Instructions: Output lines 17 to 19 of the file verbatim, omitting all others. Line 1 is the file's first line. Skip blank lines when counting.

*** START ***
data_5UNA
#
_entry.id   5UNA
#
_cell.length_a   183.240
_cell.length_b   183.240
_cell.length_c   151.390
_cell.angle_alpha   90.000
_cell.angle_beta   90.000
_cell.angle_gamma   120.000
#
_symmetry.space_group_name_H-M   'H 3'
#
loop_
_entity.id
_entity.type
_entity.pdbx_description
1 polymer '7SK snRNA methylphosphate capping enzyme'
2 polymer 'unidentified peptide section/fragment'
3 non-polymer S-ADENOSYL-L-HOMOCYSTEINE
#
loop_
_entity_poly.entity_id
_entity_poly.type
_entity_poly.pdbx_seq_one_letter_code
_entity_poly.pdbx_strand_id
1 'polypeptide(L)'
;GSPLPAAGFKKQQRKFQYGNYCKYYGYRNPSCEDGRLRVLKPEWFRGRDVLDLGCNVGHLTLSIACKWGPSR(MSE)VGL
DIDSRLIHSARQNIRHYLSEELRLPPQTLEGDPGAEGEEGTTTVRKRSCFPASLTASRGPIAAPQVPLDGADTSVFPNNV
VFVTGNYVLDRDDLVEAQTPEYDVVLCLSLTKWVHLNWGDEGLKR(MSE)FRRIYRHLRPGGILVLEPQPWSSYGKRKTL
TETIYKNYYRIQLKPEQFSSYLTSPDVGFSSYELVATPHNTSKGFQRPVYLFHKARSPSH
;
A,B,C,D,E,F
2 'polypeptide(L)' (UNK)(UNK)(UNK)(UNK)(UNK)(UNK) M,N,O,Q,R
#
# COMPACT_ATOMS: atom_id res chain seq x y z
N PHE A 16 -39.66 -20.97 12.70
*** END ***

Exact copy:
_entity.pdbx_description
1 polymer '7SK snRNA methylphosphate capping enzyme'
2 polymer 'unidentified peptide section/fragment'